Tenchu 2 Soundtrack
Tenchu 2 Soundtrack
May 17, 2006
Download at iTunes
Following the glorious reception of his soundtrack for Tenchu: Silent Assassins, Noriyuki Asakura returned to score its sequel in 2000. Following the pan-Asian approach of the original, it was requested that he created an exclusively Japanese sound for the title. A physical soundtrack release was never made available for the soundtrack, but Asakura eventually released his music through iTunes in 2006.
The opening theme for the title, “Target”, is even more multifaceted than its counterpart from the original Tenchu. Yui Murase returns to interpret the melodies here and once again proves she is one of the most expressive and mature vocalists in game music. Contrary to the developer’s request, Asakura is quite liberal in his treatment of the instrumentation, blending authentic Japanese forces with contemporary elements and rejecting any theoretical conventions. Using these elements, Asakura offers an impressive metamorphosis from its slow ethereal introduction into a dramatic action-packed passage. The result theme has a profound impact, particularly in combination with the visuals, though is sadly the only track of this kind on the soundtrack.
Of all the background music on the soundtrack, “Destiny” is probably the one that is closest to those in Tenchu. The track undergoes a major evolution during its three minute track time. It initially features contrasting passages dominated by elegaic string chords and serene flute melodies; these contrasts represent both a conflicted mind and a dire situation within beautiful scenery. The composition takes an even more sinister turn around the 1:56 mark, as the gloomy strings predominate and even some electronic overtones appear. Each individual section is intricate and emotional, but what it most impressive is the way they fluidly come together to create a striking atmosphere in a natural manner. It’s not just a basic accompaniment to scenes, but a psychological journey too.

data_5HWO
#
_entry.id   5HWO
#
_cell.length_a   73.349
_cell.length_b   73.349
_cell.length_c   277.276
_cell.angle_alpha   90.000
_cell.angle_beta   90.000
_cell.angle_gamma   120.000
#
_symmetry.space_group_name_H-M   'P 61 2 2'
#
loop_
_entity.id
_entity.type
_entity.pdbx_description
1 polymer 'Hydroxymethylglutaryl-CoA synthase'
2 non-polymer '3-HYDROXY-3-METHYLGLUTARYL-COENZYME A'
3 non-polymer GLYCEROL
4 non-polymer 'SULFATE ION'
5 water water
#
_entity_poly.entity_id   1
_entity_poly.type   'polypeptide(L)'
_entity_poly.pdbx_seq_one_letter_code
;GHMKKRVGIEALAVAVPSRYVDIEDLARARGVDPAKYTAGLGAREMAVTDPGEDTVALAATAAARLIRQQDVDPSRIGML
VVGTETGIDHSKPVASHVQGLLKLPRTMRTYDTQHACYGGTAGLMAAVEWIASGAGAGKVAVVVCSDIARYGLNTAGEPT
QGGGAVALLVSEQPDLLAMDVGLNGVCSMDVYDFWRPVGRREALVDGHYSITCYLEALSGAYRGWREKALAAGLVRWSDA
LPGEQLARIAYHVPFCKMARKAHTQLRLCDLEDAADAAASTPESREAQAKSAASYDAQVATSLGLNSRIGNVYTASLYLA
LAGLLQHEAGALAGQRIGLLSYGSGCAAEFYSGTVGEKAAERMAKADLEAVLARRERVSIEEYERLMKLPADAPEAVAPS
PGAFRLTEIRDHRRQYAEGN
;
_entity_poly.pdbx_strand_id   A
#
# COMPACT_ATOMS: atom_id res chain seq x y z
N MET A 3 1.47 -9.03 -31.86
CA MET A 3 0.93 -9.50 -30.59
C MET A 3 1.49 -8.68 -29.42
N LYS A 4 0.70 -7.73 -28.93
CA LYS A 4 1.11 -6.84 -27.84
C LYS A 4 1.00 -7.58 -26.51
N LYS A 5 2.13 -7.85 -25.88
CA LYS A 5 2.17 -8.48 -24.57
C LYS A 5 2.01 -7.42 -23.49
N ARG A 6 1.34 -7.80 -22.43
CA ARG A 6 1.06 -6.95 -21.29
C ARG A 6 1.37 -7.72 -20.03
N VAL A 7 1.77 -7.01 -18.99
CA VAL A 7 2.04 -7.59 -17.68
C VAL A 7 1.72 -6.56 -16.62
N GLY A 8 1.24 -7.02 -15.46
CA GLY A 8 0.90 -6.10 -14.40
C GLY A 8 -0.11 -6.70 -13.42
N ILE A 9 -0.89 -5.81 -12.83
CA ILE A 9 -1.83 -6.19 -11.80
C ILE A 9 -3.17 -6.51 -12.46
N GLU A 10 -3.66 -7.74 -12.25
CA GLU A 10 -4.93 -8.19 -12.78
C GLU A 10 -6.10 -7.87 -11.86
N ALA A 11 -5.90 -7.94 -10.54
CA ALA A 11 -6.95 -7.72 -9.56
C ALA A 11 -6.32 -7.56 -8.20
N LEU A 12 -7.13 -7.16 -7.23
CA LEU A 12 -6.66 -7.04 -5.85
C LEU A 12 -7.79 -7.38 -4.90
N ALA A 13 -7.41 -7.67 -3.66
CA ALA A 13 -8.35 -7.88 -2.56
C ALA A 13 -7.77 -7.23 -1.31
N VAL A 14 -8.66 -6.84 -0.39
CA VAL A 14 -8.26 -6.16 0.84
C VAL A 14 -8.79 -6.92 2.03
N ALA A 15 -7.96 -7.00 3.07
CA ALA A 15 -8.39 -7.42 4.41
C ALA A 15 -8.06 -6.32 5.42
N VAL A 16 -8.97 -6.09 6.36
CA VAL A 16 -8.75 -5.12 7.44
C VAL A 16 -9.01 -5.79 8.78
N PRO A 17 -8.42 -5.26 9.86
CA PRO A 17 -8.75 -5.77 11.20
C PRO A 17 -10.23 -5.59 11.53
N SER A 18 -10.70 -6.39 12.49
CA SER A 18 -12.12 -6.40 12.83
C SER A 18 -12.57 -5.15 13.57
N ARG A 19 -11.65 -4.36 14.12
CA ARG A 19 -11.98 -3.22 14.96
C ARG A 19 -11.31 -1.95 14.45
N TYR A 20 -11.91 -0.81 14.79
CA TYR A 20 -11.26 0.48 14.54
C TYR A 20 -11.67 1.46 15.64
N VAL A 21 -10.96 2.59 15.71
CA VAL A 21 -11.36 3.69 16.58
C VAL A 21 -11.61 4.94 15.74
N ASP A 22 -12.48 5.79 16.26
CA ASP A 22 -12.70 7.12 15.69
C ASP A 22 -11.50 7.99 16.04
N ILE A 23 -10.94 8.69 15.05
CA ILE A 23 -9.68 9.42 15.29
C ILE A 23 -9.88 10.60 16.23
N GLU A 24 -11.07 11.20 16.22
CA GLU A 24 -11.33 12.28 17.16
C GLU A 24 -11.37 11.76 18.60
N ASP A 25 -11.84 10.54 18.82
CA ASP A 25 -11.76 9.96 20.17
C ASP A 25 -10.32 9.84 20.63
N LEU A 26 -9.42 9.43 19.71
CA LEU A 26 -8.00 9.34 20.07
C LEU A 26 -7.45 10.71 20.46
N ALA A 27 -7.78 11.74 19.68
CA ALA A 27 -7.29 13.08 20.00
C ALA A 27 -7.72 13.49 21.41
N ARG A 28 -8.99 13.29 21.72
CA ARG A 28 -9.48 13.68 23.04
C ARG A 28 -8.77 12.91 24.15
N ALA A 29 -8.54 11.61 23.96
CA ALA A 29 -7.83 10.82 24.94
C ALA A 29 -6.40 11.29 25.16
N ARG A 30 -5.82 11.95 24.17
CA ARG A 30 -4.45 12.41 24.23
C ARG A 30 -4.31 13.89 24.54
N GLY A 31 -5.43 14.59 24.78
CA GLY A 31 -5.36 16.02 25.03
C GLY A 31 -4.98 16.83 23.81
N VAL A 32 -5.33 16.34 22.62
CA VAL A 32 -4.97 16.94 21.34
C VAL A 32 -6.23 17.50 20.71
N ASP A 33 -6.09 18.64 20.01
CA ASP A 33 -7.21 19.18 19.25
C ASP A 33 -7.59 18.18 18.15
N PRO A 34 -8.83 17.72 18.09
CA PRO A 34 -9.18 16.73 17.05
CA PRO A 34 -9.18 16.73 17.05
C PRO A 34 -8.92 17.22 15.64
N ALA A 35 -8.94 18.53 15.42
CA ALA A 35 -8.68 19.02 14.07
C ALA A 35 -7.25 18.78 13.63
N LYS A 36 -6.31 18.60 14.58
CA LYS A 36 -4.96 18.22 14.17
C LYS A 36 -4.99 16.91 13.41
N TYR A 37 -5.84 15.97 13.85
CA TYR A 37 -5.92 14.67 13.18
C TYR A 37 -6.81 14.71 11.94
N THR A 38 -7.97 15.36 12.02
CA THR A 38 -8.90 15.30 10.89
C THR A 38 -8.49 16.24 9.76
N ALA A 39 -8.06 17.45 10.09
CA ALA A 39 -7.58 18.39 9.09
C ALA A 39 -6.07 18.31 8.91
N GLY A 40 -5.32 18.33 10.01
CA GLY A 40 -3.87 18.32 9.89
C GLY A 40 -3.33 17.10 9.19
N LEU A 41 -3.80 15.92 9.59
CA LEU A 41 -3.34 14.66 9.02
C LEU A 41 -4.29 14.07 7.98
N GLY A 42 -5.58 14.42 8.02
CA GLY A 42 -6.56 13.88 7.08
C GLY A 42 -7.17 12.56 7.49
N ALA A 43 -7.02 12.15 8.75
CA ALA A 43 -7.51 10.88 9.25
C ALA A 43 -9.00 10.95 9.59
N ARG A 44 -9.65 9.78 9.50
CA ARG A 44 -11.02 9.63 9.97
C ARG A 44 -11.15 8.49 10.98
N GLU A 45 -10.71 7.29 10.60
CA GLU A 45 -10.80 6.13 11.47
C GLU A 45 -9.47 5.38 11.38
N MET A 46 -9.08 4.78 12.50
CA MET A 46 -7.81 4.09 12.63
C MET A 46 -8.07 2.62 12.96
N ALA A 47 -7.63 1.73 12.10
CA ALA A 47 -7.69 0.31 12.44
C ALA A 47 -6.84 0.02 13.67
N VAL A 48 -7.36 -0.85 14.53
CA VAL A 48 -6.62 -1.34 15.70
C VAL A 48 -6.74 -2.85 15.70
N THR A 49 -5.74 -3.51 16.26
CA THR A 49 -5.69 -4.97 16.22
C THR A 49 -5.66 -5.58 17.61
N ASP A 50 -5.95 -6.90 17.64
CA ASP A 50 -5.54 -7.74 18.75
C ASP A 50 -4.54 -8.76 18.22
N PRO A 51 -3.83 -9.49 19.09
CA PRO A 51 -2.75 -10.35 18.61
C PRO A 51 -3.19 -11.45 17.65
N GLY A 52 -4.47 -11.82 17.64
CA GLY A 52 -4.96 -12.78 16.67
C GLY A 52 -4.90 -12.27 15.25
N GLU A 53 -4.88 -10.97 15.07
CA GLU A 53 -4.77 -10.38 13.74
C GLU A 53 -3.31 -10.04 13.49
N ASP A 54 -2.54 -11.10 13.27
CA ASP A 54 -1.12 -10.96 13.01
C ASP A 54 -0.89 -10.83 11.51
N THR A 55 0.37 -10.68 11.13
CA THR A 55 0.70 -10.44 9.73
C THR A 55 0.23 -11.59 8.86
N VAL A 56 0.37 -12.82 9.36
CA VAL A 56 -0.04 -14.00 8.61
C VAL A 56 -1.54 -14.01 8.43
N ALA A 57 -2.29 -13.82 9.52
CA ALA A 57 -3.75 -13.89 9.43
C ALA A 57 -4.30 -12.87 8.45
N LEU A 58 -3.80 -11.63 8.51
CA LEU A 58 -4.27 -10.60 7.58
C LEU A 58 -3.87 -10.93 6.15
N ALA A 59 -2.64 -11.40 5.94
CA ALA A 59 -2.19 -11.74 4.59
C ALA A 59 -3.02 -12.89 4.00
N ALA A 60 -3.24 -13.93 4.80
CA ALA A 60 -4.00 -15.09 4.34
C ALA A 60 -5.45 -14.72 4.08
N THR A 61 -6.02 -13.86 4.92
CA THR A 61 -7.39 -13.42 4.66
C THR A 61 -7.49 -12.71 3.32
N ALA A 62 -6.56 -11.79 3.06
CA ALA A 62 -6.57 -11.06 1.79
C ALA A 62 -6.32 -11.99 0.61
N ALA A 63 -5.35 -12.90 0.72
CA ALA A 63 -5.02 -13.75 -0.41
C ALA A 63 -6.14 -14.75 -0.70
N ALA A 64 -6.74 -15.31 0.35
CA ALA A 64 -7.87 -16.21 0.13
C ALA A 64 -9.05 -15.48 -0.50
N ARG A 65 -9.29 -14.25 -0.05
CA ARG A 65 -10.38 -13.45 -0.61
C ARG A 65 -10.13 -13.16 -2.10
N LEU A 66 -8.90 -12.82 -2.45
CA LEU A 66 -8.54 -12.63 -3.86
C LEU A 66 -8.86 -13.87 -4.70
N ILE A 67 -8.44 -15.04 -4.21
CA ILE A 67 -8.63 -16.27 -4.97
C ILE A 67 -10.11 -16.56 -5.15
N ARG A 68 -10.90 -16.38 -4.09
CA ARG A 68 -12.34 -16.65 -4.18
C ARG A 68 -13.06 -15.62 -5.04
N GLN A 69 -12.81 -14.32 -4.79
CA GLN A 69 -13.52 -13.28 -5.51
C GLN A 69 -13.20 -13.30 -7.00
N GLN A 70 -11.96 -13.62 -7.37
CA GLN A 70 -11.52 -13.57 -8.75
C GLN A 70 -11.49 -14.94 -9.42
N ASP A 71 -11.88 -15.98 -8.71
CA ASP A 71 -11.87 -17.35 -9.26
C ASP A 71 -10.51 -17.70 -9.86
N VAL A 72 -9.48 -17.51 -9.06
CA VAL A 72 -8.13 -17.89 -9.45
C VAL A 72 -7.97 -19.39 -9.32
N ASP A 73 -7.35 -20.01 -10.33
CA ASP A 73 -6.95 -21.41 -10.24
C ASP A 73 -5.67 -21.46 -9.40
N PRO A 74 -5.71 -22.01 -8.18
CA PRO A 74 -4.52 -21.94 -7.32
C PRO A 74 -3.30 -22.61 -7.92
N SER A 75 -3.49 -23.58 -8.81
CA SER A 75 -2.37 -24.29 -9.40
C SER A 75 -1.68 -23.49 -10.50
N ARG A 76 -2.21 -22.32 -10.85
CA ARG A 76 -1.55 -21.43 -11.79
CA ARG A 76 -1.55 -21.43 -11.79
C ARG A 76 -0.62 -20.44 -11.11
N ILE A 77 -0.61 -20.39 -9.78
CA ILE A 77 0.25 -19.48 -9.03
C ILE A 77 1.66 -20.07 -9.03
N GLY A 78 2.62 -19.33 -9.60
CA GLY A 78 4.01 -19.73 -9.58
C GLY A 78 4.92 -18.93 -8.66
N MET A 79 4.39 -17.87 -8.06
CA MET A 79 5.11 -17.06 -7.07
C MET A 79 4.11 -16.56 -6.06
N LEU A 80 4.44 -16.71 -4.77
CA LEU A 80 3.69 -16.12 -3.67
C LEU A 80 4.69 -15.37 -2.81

While there are clear setpieces such as these on the soundtrack, the majority of the other contributions to the soundtrack are short, rarely exceeding 90 seconds. This is in contrast to the soundtrack for Tenchu, where every track took listeners through a five minute journey. Some of these tracks have a profound impact in context, for example “Resentment” and “Dark Cloud” with their dark cinematic feel, but even these are too short and sparse to interest on a stand-alone level. “Presentiment”, “Trial”, and “Vermiculation” are especially superficial, featuring a few stereotypical Japanese ostinati on loop. Asakura partially redeems himself towards the end of the release with some spectacular action tracks and two gorgeous ending themes, but it is arguably too little too late.
The soundtrack to the second Tenchu game features many beautiful and intense Japanese stylings from Noriyuki Asakura. However, due to its narrow stylistic focus and short linear tracks, it lacks some of the defining features that made the Tenchu soundtrack so appealing. It is well worth sampling the digital release, since there are a number of breathtaking tracks, though the exceptional soundtrack for the original game should be a collector’s first point of call.
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Posted on August 1, 2012 by Chris Greening. Last modified on August 1, 2012.